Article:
An analysis of self-publishing, traditional publishing, and hybrid-publishing

This is a post I did on LinkedIn.com that I wanted to share with readers here at Two Drops of Ink. I wrote this post answering a question about self-publishing. I found some interesting data in my research (and it back up my own experience as a self published author) that I thought authors and writers should consider as they move forward with a book idea. I hope you enjoy it. WP

Linkedin post
I recently read an article that posed some harsh news for the indie author. It was an article discussing the statistics of authors published in the three main categories: Self-published, traditional, and hybrid (both traditional and self-published). The statistics were quite clear that indie authors (98%) make less than $5000 on a book; moreover, only about 2% make $100,000 or more. Traditionally published authors made various amounts but the chart showed a vast majority made less than $30,000 (per book) and a small percentile (less than 5%) made above $100,000. Finally, the hybrid authors made more than both self & traditionally published authors did, in all categories.
I learned a couple important lessons—or at least some prior advice from my publishing professor and my own lessons and experience were confirmed. No one can simply launch a book without a good marketing strategy, or an audience that is already in place. This is why the big houses will pay $70,000 for a one page print ad in the New York Times to launch a book—even if it`s a relatively well known author. They build an audience first—then release the book.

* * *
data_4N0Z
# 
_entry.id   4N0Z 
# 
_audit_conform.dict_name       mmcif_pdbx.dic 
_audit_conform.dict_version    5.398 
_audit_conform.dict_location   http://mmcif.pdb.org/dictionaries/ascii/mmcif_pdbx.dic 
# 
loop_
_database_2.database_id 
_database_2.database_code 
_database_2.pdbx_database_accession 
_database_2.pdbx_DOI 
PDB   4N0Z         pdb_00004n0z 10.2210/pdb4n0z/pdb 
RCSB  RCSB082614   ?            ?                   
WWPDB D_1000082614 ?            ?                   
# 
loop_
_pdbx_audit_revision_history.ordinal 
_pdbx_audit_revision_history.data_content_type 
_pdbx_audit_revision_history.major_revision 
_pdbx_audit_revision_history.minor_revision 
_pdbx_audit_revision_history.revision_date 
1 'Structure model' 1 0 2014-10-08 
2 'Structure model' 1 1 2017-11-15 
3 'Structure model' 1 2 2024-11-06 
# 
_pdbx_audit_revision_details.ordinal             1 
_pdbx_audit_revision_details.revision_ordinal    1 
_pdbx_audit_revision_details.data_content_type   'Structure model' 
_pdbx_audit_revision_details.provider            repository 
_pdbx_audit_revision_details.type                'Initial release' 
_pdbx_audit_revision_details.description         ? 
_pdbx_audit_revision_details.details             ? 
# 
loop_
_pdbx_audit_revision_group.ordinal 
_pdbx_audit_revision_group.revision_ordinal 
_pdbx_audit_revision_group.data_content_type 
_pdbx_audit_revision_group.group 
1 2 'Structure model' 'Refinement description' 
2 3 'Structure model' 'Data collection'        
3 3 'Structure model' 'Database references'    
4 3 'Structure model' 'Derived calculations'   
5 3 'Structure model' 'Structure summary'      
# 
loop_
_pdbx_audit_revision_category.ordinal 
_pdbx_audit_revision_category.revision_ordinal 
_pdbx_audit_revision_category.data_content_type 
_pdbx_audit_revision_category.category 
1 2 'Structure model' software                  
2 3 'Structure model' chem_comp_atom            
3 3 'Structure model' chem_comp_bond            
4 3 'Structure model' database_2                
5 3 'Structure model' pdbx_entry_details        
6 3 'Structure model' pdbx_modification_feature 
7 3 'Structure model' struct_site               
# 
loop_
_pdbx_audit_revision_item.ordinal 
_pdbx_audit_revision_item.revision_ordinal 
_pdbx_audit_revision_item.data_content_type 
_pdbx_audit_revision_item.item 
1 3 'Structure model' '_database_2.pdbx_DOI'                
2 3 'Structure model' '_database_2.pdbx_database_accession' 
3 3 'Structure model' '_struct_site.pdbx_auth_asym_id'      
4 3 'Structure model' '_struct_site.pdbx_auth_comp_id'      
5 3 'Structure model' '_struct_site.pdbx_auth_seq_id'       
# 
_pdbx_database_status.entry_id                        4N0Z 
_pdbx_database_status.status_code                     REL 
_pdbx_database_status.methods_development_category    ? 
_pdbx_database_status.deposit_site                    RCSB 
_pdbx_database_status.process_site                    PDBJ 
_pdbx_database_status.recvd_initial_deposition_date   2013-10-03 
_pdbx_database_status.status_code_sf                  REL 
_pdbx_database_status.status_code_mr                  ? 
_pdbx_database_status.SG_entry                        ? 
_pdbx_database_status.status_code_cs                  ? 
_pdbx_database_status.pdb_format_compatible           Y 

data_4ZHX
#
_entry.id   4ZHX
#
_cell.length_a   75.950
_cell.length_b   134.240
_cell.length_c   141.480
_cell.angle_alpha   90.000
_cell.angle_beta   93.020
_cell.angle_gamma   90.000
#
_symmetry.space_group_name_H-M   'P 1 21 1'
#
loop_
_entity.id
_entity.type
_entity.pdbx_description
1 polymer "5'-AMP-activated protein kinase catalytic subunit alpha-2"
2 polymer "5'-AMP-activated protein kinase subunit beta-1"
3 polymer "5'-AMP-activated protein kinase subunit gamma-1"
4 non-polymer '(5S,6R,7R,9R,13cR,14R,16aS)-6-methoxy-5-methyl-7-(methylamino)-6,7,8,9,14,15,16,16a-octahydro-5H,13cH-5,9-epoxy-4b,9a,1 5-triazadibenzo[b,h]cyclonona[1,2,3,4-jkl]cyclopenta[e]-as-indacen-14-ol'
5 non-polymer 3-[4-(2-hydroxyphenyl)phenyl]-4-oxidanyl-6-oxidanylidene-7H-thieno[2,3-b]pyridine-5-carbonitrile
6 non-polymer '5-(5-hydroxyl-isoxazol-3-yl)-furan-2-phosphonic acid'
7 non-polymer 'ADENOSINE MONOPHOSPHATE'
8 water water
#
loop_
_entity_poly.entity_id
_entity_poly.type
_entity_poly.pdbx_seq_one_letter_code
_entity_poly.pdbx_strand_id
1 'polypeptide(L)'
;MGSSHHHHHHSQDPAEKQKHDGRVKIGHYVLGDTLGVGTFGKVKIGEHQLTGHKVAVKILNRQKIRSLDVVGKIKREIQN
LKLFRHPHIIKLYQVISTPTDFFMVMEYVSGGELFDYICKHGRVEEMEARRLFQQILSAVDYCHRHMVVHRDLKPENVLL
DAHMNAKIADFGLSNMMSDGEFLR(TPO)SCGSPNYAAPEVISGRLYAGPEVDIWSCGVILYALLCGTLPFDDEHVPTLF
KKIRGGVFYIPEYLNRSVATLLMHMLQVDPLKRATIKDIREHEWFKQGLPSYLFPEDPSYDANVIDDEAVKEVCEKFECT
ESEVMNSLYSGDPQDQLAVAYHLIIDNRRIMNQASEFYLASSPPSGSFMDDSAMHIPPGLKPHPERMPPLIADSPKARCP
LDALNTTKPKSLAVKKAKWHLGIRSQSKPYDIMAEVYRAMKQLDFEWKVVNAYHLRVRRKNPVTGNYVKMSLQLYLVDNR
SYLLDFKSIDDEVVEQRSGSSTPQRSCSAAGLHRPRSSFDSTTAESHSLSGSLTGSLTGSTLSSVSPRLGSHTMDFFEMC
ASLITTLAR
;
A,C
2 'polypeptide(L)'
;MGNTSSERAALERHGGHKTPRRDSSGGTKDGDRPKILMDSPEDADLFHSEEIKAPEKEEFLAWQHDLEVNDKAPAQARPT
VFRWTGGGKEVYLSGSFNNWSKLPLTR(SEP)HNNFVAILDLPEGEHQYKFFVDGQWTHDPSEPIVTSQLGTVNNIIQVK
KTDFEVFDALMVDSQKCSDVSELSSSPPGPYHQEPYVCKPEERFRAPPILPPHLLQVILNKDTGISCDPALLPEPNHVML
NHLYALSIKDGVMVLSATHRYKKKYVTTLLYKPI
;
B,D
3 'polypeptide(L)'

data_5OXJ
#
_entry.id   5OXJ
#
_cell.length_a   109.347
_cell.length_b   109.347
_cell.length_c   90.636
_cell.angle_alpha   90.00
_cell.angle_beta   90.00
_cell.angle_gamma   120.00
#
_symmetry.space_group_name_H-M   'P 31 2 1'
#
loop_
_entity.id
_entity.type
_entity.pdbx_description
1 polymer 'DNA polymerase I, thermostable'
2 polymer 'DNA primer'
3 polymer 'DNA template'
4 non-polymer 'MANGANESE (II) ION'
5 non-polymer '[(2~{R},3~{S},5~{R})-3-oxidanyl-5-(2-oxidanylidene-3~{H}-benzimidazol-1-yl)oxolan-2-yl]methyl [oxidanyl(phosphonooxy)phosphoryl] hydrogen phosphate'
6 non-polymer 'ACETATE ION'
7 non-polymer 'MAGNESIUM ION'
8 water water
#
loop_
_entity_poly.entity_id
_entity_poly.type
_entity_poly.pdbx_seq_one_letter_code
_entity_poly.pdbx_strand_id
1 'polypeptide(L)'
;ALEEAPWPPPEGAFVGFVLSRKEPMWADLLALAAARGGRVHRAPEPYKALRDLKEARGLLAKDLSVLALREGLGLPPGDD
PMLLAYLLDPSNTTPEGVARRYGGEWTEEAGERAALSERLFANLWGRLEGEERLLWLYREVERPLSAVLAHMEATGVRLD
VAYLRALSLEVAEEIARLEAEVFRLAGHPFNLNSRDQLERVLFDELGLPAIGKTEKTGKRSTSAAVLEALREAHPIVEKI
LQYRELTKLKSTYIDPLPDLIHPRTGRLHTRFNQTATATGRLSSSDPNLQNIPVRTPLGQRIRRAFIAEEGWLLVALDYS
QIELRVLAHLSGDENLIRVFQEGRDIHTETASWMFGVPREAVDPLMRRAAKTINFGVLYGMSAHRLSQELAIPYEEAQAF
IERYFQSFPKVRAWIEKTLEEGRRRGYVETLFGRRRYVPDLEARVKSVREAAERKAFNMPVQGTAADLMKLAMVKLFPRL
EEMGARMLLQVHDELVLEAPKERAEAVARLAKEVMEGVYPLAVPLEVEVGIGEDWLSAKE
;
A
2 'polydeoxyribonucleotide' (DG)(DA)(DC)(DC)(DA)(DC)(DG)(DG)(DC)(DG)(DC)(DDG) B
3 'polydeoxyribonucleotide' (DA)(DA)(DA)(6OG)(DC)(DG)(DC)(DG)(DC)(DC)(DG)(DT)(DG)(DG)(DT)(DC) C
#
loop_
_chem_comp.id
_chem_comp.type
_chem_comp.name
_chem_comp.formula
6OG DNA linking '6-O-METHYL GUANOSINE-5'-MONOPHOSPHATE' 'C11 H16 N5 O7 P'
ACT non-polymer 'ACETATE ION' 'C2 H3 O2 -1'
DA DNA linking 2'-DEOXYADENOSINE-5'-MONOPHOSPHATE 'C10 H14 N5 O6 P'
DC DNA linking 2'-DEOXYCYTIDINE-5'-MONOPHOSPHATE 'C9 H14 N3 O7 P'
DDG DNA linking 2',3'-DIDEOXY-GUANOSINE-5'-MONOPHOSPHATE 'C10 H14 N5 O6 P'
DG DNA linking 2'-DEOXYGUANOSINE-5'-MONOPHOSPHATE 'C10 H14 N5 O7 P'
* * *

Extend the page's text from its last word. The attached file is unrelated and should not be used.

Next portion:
My first eBook sold 1200 copies on smashwords.com. My second book, “Voices from the Heart,” (createspace.com) was a flop. It had a horrible cover and short stories and poems are two very tough genres for an unknown author. I recently decided to use wattpad.com as a forum to build an audience, and then go from there. It has its ups and downs in terms of the audience; however, there have been several authors that have developed an audience and then took that audience to an agent and said, “Look, 500,000 people have read this book.” There is no doubt about it—if you have several hundred thousand readers, an agent will pay attention. 
A final example that brings this point home is a manuscript I recently helped edit for my university press. Lyons Press previously published the author; however, the manuscript he turned in to our press was a nightmare in terms of format. The press decided to publish this book (it was of course sent back for the author to clean up a bit first) mainly because he has a large following on social networks and an email list that is 10,000 strong. These recent experiences have made me re-evaluate my pathway to a successfully published work. I hope this helps. I`m sure some here may disagree, but I`ve been on both sides of this issue. God bless.

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